Wild and Crooked: Review

Thank you to Bloomsbury for the chance to review this title ahead of its release date.

WILD AND CROOKED, like the last book I read of Leah’s WHEN LIGHT LEFT US, was stunning. I went in thinking one thing and getting another. I love books like that. It’s like reaching into a Halloween bucket of candy and coming out with the peanut butter cup prize.

This story follows three POV’s, but mainly the focus is on two. Gus, who has cerebral palsy, and Kayln, who is the daughter of a murderer. The two kids strike up a nonconventional friendship which leads them down a path of self-discovery and solving the mystery of a decades-long murder cover-up.

The first half of the book seemed very much almost a love story but not. I caught on pretty quickly what was happening. There were tense moments where some secrets threatened to spill, and when they did, it was a like a bomb exploded. I was biting my lip as I was reading, on edge. The second half took a bit of a detour and focused more on the past and how to right the wrongs of their families and town.

I loved the characters. Every one of them. We have some serious queer reps, as well as mental and physical illnesses that you think would impede out heroes, but it only makes them stronger in the long run. Leah Thomas has a way with her characters that puts me in awe. Her talent is flawless. She weaves stories through complicated narratives with ease. She gives us a glimpse into the lives of flawed and fierce teens who lean on each for support.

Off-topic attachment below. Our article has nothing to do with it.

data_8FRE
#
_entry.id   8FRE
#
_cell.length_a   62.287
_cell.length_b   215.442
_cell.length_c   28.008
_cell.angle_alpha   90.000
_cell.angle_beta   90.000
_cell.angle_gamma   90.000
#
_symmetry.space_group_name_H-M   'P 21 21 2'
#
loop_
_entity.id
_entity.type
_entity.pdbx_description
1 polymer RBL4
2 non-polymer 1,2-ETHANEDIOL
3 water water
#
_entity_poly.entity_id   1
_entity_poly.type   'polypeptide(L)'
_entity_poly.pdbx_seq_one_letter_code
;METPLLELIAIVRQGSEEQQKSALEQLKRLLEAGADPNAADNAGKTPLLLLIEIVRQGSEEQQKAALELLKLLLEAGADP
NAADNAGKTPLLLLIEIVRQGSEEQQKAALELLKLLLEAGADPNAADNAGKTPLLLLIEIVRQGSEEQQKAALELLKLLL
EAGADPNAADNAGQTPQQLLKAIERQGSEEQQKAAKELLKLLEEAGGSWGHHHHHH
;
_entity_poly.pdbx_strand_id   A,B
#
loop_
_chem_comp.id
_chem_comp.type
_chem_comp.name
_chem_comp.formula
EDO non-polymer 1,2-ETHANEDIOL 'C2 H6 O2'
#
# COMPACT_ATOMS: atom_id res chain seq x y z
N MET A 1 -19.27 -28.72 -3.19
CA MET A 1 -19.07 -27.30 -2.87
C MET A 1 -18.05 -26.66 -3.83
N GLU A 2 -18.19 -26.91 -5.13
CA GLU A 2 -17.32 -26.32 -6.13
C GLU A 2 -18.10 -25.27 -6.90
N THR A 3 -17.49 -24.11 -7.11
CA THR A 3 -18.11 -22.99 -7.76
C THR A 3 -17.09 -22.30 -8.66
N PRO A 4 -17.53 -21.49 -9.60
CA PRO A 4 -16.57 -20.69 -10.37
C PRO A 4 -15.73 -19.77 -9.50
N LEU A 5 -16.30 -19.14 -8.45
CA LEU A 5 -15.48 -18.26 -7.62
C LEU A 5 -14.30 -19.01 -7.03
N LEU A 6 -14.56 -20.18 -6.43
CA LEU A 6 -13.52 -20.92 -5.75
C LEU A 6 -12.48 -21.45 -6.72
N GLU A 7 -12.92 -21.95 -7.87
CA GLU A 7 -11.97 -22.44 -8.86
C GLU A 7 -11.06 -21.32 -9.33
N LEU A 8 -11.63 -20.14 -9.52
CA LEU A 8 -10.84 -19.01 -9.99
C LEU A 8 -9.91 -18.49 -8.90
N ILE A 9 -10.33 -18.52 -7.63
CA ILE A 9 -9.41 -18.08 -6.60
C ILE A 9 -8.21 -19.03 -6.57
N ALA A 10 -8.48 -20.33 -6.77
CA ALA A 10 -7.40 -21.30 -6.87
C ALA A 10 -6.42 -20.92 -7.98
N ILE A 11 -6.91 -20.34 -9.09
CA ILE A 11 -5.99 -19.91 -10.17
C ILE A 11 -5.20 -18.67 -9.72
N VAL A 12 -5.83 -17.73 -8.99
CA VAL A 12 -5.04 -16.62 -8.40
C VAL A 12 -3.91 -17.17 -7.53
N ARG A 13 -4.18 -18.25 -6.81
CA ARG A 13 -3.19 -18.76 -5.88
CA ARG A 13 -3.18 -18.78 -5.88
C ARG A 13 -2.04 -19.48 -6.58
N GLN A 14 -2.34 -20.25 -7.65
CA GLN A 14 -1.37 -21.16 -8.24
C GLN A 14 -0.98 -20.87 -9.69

The platonic queer friendships are something rare in YA books, so this book was refreshing. The murder mystery reminded me a lot of Making a Murderer and had me hooked from the first chapter.

I can’t describe how much I love Leah Thomas and all of her novels. If you haven’t read WHEN LIGHT LEFT US or her earlier works, do so, and add this one to your WANT TO READ. You won’t be disappointed.

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